Akana by Perforce now offers BlazeMeter to customers, previously a solution with Broadcom Layer7.
The DevOps topic is everywhere, on almost every IT conference agenda and we start seeing a plethora of job descriptions with some kind of DevOps titles all over the recruiting websites. So, yes, DevOps is real, it is still a fairly new concept which practice is still being thought through and far from being widely adopted.
Industry thought leaders start emerging as well as books, institutes, professional associations, publications and dedicated websites. But we are still learning to crawl before we can even walk. Today, there are no formal and proven best practices available to companies willing to engage in this endeavor, they just learn as they go. The success of DevOps heavily depends on a company’s leadership vision and its ability to adopt a new culture.
What I think we will see in 2017, is an acceleration of the adoption of DevOps, especially within enterprises as the largest enterprise software companies continue developing their DevOps tool set. Adoption of DevOps will most likely be systematic for every new born-on-the-web startup company but larger companies will chose to experiment with DevOps on a small scale, within small teams before they expand to larger groups.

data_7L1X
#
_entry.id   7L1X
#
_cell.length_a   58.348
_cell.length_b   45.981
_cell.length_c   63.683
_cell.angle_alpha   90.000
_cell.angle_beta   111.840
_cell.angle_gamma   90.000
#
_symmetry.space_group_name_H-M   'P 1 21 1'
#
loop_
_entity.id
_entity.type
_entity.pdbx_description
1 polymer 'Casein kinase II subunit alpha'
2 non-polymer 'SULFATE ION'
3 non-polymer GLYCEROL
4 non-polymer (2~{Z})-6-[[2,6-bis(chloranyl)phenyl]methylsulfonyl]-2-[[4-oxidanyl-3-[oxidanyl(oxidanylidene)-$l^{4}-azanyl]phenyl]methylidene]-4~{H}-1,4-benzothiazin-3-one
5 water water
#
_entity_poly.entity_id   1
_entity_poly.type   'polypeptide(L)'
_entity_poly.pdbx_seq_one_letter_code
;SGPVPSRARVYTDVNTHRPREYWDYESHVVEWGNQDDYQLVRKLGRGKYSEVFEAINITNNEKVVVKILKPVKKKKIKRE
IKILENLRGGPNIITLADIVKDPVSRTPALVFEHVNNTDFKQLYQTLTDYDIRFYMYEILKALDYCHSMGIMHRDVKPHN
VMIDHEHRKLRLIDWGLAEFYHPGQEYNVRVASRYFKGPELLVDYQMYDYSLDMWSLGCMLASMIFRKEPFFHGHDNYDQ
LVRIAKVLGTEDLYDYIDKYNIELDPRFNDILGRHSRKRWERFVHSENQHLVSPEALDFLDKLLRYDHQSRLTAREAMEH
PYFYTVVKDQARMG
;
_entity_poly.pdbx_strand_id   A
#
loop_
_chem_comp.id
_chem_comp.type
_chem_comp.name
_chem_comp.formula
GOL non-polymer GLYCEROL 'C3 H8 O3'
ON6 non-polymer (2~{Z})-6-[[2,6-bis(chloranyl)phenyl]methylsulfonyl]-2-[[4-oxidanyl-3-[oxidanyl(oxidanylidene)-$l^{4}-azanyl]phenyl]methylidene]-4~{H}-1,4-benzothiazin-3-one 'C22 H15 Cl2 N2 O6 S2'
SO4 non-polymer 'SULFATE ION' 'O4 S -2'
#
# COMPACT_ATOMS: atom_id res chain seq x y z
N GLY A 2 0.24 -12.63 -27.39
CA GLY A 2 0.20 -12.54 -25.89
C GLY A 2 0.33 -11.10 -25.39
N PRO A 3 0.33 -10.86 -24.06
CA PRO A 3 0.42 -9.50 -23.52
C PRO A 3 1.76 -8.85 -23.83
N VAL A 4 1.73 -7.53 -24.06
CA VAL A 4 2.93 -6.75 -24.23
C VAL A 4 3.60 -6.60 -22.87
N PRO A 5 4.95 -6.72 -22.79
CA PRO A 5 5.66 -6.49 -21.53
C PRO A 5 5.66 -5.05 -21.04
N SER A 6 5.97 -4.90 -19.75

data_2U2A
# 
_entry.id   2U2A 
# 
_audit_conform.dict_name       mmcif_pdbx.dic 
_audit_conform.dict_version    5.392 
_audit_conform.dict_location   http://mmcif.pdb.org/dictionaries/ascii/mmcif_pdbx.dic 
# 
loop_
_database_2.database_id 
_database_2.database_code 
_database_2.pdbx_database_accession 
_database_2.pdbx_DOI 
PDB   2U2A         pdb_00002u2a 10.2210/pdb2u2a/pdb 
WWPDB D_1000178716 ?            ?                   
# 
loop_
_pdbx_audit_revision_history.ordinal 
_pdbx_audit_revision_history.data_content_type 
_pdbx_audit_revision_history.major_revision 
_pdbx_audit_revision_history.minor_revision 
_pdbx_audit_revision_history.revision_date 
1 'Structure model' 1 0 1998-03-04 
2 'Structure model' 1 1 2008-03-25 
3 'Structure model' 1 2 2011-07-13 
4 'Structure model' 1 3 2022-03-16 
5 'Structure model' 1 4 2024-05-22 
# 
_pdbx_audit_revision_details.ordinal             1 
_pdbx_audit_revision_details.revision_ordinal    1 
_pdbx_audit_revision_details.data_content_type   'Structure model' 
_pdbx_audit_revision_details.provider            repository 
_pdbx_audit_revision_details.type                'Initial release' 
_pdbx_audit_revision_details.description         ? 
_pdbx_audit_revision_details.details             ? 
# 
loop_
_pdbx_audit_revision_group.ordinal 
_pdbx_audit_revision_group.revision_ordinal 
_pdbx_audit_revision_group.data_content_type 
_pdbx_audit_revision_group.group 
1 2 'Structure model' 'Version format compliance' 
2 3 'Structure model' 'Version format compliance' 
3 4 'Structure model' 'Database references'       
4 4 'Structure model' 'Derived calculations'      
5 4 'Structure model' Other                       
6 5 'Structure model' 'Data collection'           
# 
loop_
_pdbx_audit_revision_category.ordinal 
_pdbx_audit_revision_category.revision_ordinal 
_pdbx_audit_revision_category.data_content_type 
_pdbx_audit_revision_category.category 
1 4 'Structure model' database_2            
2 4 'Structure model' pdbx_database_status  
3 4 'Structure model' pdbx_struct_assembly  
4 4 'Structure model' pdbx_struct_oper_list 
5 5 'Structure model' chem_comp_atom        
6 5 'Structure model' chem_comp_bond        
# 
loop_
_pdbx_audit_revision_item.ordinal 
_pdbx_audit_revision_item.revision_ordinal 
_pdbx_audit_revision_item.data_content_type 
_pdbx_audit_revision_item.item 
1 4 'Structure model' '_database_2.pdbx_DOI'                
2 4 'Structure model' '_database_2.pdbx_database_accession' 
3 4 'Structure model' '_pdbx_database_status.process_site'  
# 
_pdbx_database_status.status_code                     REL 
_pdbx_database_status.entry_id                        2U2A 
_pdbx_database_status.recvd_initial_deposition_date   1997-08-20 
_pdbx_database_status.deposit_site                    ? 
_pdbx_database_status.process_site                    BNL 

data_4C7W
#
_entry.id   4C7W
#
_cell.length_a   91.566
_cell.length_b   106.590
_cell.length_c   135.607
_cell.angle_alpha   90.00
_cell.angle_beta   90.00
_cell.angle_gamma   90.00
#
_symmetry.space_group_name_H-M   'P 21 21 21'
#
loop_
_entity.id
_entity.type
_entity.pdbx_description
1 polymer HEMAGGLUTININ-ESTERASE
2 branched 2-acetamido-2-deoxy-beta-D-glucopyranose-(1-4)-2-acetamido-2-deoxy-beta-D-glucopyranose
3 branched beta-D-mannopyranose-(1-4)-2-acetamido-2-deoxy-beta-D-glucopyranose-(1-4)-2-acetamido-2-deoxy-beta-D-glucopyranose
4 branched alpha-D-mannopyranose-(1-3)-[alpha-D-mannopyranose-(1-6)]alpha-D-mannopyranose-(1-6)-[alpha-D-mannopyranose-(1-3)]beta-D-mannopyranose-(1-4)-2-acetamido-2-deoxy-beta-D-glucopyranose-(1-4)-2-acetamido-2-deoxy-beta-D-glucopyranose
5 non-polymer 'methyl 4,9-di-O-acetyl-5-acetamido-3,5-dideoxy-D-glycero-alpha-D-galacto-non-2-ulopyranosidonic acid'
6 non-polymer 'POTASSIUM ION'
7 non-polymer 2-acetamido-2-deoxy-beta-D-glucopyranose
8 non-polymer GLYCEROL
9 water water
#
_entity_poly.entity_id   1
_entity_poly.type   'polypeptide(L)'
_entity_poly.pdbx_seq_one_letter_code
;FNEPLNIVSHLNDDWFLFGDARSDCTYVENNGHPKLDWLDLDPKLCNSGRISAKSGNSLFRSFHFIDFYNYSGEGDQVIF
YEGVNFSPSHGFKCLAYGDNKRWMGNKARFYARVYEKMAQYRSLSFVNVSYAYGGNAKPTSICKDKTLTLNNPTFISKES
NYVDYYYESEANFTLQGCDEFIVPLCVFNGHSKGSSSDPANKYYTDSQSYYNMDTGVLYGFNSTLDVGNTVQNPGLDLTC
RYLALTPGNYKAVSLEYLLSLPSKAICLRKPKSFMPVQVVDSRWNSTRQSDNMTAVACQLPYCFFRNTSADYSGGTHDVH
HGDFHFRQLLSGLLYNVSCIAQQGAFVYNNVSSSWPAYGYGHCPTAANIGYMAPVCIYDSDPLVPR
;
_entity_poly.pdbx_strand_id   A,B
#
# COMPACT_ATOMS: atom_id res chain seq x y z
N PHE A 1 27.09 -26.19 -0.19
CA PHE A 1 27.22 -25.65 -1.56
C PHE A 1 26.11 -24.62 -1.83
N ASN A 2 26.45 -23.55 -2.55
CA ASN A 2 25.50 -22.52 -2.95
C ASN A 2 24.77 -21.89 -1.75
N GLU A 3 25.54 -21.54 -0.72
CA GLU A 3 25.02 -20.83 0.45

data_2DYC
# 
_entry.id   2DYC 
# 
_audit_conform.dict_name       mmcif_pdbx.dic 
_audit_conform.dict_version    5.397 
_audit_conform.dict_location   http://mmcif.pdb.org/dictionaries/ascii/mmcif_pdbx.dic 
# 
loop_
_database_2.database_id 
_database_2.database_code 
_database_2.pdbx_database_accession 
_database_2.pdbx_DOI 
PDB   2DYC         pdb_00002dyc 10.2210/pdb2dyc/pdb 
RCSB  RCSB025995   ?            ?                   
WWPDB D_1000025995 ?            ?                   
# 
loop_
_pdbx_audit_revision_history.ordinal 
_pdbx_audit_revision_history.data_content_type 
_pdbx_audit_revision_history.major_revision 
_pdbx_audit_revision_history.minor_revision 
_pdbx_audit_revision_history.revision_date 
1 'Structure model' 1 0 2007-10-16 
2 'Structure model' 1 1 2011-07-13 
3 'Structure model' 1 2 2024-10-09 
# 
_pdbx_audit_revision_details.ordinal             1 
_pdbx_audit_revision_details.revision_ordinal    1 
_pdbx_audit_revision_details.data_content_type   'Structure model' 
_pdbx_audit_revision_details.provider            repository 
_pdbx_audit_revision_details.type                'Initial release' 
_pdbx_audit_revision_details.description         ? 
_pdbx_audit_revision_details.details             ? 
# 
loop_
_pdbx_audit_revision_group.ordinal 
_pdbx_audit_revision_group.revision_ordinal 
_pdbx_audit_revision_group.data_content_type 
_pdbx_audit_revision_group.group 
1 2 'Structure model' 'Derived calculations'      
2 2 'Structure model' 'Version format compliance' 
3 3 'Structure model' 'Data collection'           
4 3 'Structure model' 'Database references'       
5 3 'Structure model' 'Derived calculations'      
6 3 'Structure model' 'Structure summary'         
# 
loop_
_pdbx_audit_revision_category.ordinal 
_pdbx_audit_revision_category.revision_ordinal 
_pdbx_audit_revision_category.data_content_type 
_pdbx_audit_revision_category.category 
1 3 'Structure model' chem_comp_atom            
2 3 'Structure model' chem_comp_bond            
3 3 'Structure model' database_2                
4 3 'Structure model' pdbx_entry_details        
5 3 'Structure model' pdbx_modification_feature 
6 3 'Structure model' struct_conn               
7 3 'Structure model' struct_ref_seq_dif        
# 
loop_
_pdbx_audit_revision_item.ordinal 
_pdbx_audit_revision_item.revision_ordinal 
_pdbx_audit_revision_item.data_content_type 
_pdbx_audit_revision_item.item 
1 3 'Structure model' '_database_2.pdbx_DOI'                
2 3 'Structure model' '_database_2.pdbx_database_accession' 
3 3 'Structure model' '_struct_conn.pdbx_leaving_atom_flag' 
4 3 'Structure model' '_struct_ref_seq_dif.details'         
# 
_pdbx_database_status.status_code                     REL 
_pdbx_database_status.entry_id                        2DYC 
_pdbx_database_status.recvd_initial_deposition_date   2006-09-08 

We should start seeing alignment between the DevOps tools, the people and the processes. From a tool standpoint, solution providers will keep on improving their solutions as quickly as they can based on the new requirements which are discovered as the practice becomes more mature.
We’ll continue to see merger and acquisitions in this space as large software companies provision their product portfolio.
Now, because DevOps is built upon the idea that better collaboration and communication produce better outcomes, we’ll see new IT communications providers (e.g. IT Alerting and ChatOps) emerge with enterprise-grade communication and collaboration platforms to address these very use cases. Again, communication is the necessary glue that binds Dev and Ops together.
From a people perspective now, new profiles will start emerging with the cross-functional skills which are now required. Therefore, I&O leaders will need to pay special attention at hiring the right talents to make these teams successful.
Finally, from a process standpoint, I believe we can and will reconcile DevOps and ITIL. DevOps will learn from ITIL, and ITIL could evolve and include the DevOps principles.
The DevOps journey is quite new and exciting and I am confident that anyone and any organization adopting this culture shift will find it extremely rewarding in the long term.